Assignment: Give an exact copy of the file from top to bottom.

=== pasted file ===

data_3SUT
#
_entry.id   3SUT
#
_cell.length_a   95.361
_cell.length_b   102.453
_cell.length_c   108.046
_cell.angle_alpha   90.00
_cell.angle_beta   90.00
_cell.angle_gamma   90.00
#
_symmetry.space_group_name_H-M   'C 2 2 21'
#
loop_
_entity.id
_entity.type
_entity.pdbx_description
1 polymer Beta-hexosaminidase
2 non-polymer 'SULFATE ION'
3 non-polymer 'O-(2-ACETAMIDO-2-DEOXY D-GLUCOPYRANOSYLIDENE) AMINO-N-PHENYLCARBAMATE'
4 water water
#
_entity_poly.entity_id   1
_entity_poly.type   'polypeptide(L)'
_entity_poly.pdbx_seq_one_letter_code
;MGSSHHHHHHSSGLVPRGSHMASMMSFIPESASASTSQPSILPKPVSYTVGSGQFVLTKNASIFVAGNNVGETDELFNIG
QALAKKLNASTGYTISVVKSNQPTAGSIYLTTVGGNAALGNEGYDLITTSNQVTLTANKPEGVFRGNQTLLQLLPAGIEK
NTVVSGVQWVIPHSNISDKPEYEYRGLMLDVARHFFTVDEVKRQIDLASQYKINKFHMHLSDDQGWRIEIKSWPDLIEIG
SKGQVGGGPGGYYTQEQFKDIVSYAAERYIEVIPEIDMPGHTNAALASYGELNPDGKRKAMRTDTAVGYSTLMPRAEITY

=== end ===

data_3SUT
#
_entry.id   3SUT
#
_cell.length_a   95.361
_cell.length_b   102.453
_cell.length_c   108.046
_cell.angle_alpha   90.00
_cell.angle_beta   90.00
_cell.angle_gamma   90.00
#
_symmetry.space_group_name_H-M   'C 2 2 21'
#
loop_
_entity.id
_entity.type
_entity.pdbx_description
1 polymer Beta-hexosaminidase
2 non-polymer 'SULFATE ION'
3 non-polymer 'O-(2-ACETAMIDO-2-DEOXY D-GLUCOPYRANOSYLIDENE) AMINO-N-PHENYLCARBAMATE'
4 water water
#
_entity_poly.entity_id   1
_entity_poly.type   'polypeptide(L)'
_entity_poly.pdbx_seq_one_letter_code
;MGSSHHHHHHSSGLVPRGSHMASMMSFIPESASASTSQPSILPKPVSYTVGSGQFVLTKNASIFVAGNNVGETDELFNIG
QALAKKLNASTGYTISVVKSNQPTAGSIYLTTVGGNAALGNEGYDLITTSNQVTLTANKPEGVFRGNQTLLQLLPAGIEK
NTVVSGVQWVIPHSNISDKPEYEYRGLMLDVARHFFTVDEVKRQIDLASQYKINKFHMHLSDDQGWRIEIKSWPDLIEIG
SKGQVGGGPGGYYTQEQFKDIVSYAAERYIEVIPEIDMPGHTNAALASYGELNPDGKRKAMRTDTAVGYSTLMPRAEITY